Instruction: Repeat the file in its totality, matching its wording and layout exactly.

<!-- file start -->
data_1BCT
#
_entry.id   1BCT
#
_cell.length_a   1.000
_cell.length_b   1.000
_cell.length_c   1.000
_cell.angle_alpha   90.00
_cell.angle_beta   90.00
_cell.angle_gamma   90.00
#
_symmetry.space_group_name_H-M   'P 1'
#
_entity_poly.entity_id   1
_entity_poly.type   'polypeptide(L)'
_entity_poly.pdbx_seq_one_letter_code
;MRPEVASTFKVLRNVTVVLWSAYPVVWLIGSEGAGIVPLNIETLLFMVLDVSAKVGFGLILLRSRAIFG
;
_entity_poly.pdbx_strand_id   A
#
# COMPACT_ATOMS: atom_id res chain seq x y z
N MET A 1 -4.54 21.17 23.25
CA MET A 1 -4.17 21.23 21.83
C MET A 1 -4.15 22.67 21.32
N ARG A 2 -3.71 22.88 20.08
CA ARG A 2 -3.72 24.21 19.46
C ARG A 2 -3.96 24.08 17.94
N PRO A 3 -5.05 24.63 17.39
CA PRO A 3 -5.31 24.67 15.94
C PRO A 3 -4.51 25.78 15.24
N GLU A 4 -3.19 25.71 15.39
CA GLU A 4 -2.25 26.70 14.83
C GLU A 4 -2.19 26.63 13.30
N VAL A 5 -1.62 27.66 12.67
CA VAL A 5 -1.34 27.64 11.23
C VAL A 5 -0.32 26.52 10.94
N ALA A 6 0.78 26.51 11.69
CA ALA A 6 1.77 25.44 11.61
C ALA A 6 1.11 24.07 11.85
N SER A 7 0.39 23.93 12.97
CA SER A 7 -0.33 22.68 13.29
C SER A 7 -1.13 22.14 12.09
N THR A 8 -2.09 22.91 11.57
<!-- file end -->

data_1BCT
#
_entry.id   1BCT
#
_cell.length_a   1.000
_cell.length_b   1.000
_cell.length_c   1.000
_cell.angle_alpha   90.00
_cell.angle_beta   90.00
_cell.angle_gamma   90.00
#
_symmetry.space_group_name_H-M   'P 1'
#
_entity_poly.entity_id   1
_entity_poly.type   'polypeptide(L)'
_entity_poly.pdbx_seq_one_letter_code
;MRPEVASTFKVLRNVTVVLWSAYPVVWLIGSEGAGIVPLNIETLLFMVLDVSAKVGFGLILLRSRAIFG
;
_entity_poly.pdbx_strand_id   A
#
# COMPACT_ATOMS: atom_id res chain seq x y z
N MET A 1 -4.54 21.17 23.25
CA MET A 1 -4.17 21.23 21.83
C MET A 1 -4.15 22.67 21.32
N ARG A 2 -3.71 22.88 20.08
CA ARG A 2 -3.72 24.21 19.46
C ARG A 2 -3.96 24.08 17.94
N PRO A 3 -5.05 24.63 17.39
CA PRO A 3 -5.31 24.67 15.94
C PRO A 3 -4.51 25.78 15.24
N GLU A 4 -3.19 25.71 15.39
CA GLU A 4 -2.25 26.70 14.83
C GLU A 4 -2.19 26.63 13.30
N VAL A 5 -1.62 27.66 12.67
CA VAL A 5 -1.34 27.64 11.23
C VAL A 5 -0.32 26.52 10.94
N ALA A 6 0.78 26.51 11.69
CA ALA A 6 1.77 25.44 11.61
C ALA A 6 1.11 24.07 11.85
N SER A 7 0.39 23.93 12.97
CA SER A 7 -0.33 22.68 13.29
C SER A 7 -1.13 22.14 12.09
N THR A 8 -2.09 22.91 11.57